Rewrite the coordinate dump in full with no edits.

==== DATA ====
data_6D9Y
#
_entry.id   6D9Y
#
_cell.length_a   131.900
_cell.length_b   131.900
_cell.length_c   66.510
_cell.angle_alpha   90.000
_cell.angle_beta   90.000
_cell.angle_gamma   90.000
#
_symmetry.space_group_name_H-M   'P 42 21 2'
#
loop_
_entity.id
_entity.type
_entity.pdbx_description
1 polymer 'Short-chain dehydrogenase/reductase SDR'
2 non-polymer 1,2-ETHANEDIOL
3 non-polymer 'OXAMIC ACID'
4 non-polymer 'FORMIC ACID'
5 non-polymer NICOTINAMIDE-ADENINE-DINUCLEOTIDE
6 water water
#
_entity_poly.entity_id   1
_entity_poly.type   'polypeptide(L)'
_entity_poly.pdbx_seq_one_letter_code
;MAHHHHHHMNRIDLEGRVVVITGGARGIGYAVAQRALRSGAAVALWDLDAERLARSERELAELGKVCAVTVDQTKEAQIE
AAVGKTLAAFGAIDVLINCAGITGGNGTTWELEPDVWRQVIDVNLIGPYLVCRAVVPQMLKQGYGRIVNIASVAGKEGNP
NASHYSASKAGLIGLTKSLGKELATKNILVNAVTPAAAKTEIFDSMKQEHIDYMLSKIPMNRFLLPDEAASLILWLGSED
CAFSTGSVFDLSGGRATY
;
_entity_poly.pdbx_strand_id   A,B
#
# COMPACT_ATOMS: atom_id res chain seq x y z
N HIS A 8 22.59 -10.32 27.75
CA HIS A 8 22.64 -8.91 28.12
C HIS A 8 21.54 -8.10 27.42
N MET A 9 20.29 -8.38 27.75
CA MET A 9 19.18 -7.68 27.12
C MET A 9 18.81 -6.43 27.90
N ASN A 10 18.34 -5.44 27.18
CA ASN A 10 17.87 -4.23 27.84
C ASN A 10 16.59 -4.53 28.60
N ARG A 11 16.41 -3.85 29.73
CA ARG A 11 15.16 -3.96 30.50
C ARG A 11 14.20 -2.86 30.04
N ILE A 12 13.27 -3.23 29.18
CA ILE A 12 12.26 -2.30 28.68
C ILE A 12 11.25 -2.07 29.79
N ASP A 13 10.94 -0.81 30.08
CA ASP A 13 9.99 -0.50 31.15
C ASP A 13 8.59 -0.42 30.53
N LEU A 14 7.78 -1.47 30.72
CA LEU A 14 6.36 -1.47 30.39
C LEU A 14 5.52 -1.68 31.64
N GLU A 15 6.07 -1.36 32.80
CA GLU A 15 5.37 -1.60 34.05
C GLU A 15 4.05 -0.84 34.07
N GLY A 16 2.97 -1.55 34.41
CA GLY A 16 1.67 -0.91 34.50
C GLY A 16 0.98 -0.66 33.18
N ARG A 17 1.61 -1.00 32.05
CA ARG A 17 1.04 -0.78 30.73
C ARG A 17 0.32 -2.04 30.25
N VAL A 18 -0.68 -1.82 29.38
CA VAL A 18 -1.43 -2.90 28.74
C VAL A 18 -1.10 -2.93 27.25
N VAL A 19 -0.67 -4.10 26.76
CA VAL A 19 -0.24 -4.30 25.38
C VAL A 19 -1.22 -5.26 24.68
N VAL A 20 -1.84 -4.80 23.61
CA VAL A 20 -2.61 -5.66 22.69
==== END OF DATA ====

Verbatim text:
data_6D9Y
#
_entry.id   6D9Y
#
_cell.length_a   131.900
_cell.length_b   131.900
_cell.length_c   66.510
_cell.angle_alpha   90.000
_cell.angle_beta   90.000
_cell.angle_gamma   90.000
#
_symmetry.space_group_name_H-M   'P 42 21 2'
#
loop_
_entity.id
_entity.type
_entity.pdbx_description
1 polymer 'Short-chain dehydrogenase/reductase SDR'
2 non-polymer 1,2-ETHANEDIOL
3 non-polymer 'OXAMIC ACID'
4 non-polymer 'FORMIC ACID'
5 non-polymer NICOTINAMIDE-ADENINE-DINUCLEOTIDE
6 water water
#
_entity_poly.entity_id   1
_entity_poly.type   'polypeptide(L)'
_entity_poly.pdbx_seq_one_letter_code
;MAHHHHHHMNRIDLEGRVVVITGGARGIGYAVAQRALRSGAAVALWDLDAERLARSERELAELGKVCAVTVDQTKEAQIE
AAVGKTLAAFGAIDVLINCAGITGGNGTTWELEPDVWRQVIDVNLIGPYLVCRAVVPQMLKQGYGRIVNIASVAGKEGNP
NASHYSASKAGLIGLTKSLGKELATKNILVNAVTPAAAKTEIFDSMKQEHIDYMLSKIPMNRFLLPDEAASLILWLGSED
CAFSTGSVFDLSGGRATY
;
_entity_poly.pdbx_strand_id   A,B
#
# COMPACT_ATOMS: atom_id res chain seq x y z
N HIS A 8 22.59 -10.32 27.75
CA HIS A 8 22.64 -8.91 28.12
C HIS A 8 21.54 -8.10 27.42
N MET A 9 20.29 -8.38 27.75
CA MET A 9 19.18 -7.68 27.12
C MET A 9 18.81 -6.43 27.90
N ASN A 10 18.34 -5.44 27.18
CA ASN A 10 17.87 -4.23 27.84
C ASN A 10 16.59 -4.53 28.60
N ARG A 11 16.41 -3.85 29.73
CA ARG A 11 15.16 -3.96 30.50
C ARG A 11 14.20 -2.86 30.04
N ILE A 12 13.27 -3.23 29.18
CA ILE A 12 12.26 -2.30 28.68
C ILE A 12 11.25 -2.07 29.79
N ASP A 13 10.94 -0.81 30.08
CA ASP A 13 9.99 -0.50 31.15
C ASP A 13 8.59 -0.42 30.53
N LEU A 14 7.78 -1.47 30.72
CA LEU A 14 6.36 -1.47 30.39
C LEU A 14 5.52 -1.68 31.64
N GLU A 15 6.07 -1.36 32.80
CA GLU A 15 5.37 -1.60 34.05
C GLU A 15 4.05 -0.84 34.07
N GLY A 16 2.97 -1.55 34.41
CA GLY A 16 1.67 -0.91 34.50
C GLY A 16 0.98 -0.66 33.18
N ARG A 17 1.61 -1.00 32.05
CA ARG A 17 1.04 -0.78 30.73
C ARG A 17 0.32 -2.04 30.25
N VAL A 18 -0.68 -1.82 29.38
CA VAL A 18 -1.43 -2.90 28.74
C VAL A 18 -1.10 -2.93 27.25
N VAL A 19 -0.67 -4.10 26.76
CA VAL A 19 -0.24 -4.30 25.38
C VAL A 19 -1.22 -5.26 24.68
N VAL A 20 -1.84 -4.80 23.61
CA VAL A 20 -2.61 -5.66 22.69